Post by markrogers on Apr 12, 2021 22:53:27 GMT 12
I need a bit of help here. In Charles Darby's book RNZAF The First Decade, he described the colors of the camouflage on the Hudsons in some photos as Dark Earth, Dark Grey topsides and Sky underside with Sky code letters. I had previously thought that it was Dark Green not Dark Grey. However when I visited John Smith many years ago, I noticed that on the Hudson parts littered around his place it was a kind of darkish grey color not green. I though how interesting. It had a greenish tinge to it but was quite a darkish grey like color. Was it a very dark olive drab? What were the Federal Standard color numbers if known? Were they the factory colors as applied by Lockheed? Also I'm planning to paint some RNZAF skins for a flight simulator Hudson so I'm looking to get the appropriate colors.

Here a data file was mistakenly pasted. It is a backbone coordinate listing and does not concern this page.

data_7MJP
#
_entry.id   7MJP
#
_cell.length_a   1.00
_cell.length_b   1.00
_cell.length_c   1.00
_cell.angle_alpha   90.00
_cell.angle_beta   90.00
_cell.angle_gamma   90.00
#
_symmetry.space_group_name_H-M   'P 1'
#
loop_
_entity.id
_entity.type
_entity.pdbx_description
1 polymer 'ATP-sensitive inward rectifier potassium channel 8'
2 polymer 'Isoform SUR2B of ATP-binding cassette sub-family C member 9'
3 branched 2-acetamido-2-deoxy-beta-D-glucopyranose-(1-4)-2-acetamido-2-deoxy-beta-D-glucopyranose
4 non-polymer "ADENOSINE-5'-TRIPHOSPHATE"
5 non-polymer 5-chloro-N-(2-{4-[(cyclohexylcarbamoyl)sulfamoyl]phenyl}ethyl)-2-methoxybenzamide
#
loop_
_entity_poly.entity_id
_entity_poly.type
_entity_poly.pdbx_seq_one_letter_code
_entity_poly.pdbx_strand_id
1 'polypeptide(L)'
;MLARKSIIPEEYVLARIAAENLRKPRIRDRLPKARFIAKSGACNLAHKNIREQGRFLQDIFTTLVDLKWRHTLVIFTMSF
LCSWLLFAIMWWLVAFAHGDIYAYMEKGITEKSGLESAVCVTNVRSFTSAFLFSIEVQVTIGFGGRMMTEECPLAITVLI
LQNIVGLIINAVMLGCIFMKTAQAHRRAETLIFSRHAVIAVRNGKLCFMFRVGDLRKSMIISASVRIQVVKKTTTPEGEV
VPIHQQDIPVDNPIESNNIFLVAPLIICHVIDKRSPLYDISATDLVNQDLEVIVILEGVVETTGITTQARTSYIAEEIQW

So far as I know, all American aircraft supplied to Allied forces, either the original "cash and carry" (direct purchase), or "Lend Lease" (Mutual aid arrangements) were painted at the manufacturer's plant in schemes requested by the purchaser (or intended recipient under various programmes) but the actual colours of the paints were never guaranteed to match exactly the requirements of the hopeful recipients! There have been dozens of articles published in various modelling magazines about these colours over the last 50 or 60 years, and I would hope that at least some of the authors may have got pretty close to describing these colours. For Lend-Lease aircraft, it became common for aircraft intended for delivery to British Commonwealth countries to also conform to the general RAF schemes, but also only approximately. Later on, with each recipient country having made its own arrangements with the US Govt agencies charged with overseeing all these agreements, it became normal to simply finish all aircraft on the production lines in the standard schemes of their respective United States operating service (Army or Navy), schemes which were delivered to customers in a series of "standard" schemes depending on the date of manufacture. The British organization (originally British Purchasing Commission) permanently located in the United States to provide "on the spot" contacts with the American government bodies concerned with the very large numbers of aircraft for the RAF being distributed around the world, and this resulted in many aircraft specifically for the RAF or FAA could be finished off in post-production modification facilities to more closely match the requirements of the intended customer, and this often seemed to involve the camouflage schemes applied by the factory (although this may in fact have been overpainted at the modification centre by another scheme). The New Zealand government had nothing as elaborate and expensive as these arrangements, and comprised a very small number (maybe 2 or 3) relatively senior officers stationed in Washington whose main task seemed to be to keep their even more senior bosses in Wellington (and thence the NZ Govt itself) up to date on progress in production and deliveries, but they had no effect (nor were really interested in) on the colour schemes "our" aircraft were delivered in. This is why most of out later aircraft all arrived in the standard scheme of the appropriate United States service (Army or Navy), which had usually sponsored the production of these standard types in the first place. However it is interesting to note that all of our P-51Ds seem to have been delivered with a NZ-specific stencil block on the forward fuselage (LH side) which included fact that these aircraft were intended for delivery to the NZ Government. Of course even these arrangements could be upset at times, resulting in quite large numbers of aircraft originally requested by one nation, subsequently being re-directed to another nation with quite inappropriate colour scheme, etc. Even the RNZAF received several Catalinas in late 1943 in RAF markings and serial numbers, because of problems in supplying us with aircraft of the correct model; I think the Americans were not really concerned about this and expected the customer to correct such minor discrepancies as incorrect colour schemes with their own tradesmen and sprayguns - after all, there was a World War underway, so just get on with it! This small explanation (if you can call it that) is intended to provides some of the difficulties thrown up during such a major war as WW2, with orders being switched then switched again as intended customers were overrun by the enemy, of the type of aircraft allocated proved to have major problems which would result in delays, or switching of orders. The RNZAF also did a little bit of thinking about general camouflage schemes, which resulted in the introduction of that Blue sea grey colour, which was quite widely used in NZ, and Fiji, but ultimately they gave up extensive repainting and operated most aircraft in the operational area in their original factory schemes) plus later touch-ups, then total repaints for some but by no means all aircraft, but only if the local engineer officer took an interest in keeping his aircraft looking "smart", apparently not a priority for most engineer officers. Needless to say, the Directorates at Air HQ (later Air Department) in Wellington were never informed of these repaints. I would say that, apart from the P-40Ks, most of our P-40s in the forward area were all returned to NZ still wearing the original factory scheme), ditto all our TBFs, and SBDS (although latter only on loan from USMC), plus majority of our PV-1s and F4Us/FGs. Only our heavy transports seemed to get the "full treatment", although this was prompted by the steady erosion of their factory schemes brought about by flying through heavy rain en route to or from the Pacific on routine transport flights. However even this hope was not fully realized, and later they gave up trying to keep the leading edges of all flying surfaces fully painted, and decided to let them stay bare metal. Eventually they agreed that these aircraft should be fully stripped of all camouflage paint, but even this proved to be a nightmare, with the locally made paint strippers proving to be just about useless. Photographs of these "half and half" aircraft in service are fairly common. I hasten to add that some unusual schemes (or modification of schemes) took place in the forward area, details of most of these being completely unknown, some of which affected PV-1s at Munda and Bougainville. David D